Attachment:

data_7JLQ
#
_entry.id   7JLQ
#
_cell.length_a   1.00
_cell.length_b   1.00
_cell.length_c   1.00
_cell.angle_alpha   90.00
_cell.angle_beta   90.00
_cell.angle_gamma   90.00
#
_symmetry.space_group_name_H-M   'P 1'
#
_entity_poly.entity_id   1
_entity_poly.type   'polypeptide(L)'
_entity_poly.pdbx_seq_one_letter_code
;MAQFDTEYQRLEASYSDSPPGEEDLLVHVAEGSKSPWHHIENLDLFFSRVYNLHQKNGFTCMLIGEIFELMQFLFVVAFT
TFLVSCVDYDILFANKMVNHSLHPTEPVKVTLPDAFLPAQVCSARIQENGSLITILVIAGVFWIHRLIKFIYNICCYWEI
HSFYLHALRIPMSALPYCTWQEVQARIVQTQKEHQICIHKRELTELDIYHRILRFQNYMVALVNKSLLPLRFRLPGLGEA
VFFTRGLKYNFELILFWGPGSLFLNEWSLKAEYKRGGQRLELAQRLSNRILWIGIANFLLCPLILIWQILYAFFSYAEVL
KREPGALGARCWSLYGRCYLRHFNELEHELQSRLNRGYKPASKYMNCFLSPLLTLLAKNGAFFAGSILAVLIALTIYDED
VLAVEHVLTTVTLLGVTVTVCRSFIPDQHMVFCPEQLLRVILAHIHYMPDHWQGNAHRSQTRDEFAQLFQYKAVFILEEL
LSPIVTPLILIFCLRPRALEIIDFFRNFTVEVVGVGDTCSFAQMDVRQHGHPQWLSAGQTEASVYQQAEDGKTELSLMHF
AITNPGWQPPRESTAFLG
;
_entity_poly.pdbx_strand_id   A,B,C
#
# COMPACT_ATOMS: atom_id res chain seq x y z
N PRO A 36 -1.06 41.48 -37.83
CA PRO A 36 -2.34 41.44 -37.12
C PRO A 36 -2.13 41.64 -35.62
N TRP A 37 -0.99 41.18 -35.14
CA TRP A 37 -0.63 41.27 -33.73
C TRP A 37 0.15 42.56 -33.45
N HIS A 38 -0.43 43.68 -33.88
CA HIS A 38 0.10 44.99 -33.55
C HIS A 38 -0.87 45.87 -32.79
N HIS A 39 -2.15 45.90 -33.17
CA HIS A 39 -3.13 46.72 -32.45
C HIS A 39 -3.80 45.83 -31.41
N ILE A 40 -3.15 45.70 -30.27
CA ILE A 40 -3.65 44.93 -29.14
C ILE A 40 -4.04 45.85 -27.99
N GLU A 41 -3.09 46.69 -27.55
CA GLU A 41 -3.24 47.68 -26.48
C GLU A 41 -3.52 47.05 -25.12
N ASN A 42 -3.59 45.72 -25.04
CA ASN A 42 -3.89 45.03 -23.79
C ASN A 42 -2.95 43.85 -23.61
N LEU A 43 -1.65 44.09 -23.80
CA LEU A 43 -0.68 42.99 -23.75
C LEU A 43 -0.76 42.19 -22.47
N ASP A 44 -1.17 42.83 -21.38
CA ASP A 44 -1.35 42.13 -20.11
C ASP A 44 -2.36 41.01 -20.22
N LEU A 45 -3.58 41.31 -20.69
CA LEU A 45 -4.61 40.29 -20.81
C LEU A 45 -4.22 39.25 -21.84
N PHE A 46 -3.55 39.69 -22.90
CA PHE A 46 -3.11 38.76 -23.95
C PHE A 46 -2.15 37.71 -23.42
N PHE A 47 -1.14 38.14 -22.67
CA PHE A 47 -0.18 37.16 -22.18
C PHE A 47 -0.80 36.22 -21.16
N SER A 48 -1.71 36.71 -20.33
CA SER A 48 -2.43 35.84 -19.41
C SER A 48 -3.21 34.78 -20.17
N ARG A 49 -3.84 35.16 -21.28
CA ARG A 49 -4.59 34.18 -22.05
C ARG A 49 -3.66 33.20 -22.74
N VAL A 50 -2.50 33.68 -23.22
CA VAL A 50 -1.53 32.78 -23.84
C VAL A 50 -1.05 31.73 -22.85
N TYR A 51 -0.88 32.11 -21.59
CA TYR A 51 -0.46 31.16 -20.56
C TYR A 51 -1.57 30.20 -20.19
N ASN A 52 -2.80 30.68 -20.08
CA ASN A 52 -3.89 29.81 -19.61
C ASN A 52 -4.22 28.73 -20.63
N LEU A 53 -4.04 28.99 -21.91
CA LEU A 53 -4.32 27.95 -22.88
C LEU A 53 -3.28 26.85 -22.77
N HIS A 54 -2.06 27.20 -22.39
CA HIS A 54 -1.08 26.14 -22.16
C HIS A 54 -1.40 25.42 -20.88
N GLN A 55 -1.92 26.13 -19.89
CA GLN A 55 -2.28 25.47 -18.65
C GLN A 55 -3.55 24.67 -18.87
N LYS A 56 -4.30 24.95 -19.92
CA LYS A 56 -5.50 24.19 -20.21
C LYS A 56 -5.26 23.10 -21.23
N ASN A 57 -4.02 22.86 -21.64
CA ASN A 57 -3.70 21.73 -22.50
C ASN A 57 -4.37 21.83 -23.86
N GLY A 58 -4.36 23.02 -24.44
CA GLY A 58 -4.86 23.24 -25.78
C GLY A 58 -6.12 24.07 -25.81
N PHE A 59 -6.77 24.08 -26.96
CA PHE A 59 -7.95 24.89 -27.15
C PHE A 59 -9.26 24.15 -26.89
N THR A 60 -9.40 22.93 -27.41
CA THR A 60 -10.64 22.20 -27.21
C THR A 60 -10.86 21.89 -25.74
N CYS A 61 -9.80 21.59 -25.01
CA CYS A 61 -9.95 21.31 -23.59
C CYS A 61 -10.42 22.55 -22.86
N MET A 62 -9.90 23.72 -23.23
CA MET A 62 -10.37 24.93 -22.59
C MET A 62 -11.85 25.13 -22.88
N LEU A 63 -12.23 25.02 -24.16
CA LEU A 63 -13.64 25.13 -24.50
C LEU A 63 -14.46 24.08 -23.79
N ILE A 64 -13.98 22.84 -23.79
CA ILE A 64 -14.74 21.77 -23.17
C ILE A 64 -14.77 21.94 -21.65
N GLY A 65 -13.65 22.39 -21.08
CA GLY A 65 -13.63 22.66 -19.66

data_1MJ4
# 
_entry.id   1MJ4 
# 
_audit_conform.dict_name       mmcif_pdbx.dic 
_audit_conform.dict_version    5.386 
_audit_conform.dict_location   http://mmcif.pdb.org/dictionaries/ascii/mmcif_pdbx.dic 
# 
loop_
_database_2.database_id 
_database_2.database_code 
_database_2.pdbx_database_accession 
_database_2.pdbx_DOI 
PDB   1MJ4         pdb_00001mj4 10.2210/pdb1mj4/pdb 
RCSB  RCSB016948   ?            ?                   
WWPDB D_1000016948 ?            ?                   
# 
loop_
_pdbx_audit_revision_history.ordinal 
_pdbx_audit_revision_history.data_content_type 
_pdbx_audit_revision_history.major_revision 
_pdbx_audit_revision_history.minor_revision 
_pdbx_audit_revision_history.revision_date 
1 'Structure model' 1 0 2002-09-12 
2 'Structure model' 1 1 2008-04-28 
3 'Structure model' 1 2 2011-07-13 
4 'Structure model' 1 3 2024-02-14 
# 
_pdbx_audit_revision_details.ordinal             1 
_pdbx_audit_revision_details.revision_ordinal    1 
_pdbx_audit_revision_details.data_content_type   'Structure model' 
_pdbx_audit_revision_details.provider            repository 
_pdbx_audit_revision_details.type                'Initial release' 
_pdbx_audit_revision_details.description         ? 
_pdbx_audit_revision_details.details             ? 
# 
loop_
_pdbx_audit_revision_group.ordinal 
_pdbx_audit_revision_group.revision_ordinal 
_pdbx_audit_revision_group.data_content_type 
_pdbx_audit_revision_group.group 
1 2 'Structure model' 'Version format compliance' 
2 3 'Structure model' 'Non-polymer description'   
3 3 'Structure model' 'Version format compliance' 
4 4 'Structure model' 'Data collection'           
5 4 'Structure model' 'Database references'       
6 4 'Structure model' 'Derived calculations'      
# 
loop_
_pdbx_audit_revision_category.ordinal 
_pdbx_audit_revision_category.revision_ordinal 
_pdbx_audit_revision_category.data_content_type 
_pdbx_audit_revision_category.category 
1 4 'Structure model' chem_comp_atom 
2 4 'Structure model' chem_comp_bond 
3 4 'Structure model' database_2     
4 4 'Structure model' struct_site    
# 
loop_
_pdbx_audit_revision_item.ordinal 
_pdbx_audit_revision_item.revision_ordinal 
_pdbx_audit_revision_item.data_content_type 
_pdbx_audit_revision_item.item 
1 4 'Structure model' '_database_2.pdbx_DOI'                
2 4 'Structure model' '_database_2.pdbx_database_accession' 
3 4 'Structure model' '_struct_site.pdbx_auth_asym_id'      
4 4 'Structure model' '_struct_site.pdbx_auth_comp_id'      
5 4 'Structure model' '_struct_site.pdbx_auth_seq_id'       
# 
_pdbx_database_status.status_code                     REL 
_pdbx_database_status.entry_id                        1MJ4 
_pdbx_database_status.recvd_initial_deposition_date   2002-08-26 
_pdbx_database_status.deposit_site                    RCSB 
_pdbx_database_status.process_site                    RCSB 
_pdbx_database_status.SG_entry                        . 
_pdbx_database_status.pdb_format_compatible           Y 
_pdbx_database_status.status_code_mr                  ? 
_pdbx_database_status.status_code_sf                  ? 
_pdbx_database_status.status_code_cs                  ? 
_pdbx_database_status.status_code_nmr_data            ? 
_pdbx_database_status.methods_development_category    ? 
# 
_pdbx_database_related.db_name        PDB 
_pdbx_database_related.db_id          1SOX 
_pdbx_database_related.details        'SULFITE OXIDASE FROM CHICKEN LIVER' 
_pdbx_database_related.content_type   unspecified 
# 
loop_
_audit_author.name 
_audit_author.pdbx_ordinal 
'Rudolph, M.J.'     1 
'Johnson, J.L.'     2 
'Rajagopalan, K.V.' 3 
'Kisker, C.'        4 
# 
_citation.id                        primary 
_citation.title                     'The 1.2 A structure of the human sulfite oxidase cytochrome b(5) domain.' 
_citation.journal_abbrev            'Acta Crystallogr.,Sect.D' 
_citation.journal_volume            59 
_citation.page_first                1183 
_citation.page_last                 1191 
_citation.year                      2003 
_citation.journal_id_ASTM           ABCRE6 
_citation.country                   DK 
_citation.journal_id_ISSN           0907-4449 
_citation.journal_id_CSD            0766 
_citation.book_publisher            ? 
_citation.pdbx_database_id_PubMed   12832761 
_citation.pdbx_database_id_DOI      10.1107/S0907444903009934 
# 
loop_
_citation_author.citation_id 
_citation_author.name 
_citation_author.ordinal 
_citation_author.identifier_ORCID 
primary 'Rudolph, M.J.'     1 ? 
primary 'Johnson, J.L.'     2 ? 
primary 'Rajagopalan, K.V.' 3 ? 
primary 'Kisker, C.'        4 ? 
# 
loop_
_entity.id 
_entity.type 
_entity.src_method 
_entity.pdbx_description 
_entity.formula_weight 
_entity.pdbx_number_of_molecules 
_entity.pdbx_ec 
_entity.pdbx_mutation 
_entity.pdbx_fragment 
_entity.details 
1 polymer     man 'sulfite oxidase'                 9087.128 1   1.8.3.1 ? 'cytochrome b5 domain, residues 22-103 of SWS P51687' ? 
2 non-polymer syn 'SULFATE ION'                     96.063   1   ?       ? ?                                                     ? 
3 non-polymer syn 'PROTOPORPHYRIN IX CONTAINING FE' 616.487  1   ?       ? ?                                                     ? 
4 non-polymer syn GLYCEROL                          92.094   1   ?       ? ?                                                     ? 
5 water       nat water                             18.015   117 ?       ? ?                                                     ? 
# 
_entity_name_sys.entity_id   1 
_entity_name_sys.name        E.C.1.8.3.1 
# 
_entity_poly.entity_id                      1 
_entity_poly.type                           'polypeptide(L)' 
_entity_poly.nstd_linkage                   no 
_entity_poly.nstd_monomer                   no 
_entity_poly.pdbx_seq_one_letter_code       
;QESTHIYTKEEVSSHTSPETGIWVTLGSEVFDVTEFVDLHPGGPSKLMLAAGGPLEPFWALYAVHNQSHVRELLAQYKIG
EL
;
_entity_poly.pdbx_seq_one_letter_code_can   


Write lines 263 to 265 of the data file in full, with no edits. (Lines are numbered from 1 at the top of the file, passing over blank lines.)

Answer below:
;QESTHIYTKEEVSSHTSPETGIWVTLGSEVFDVTEFVDLHPGGPSKLMLAAGGPLEPFWALYAVHNQSHVRELLAQYKIG
EL
;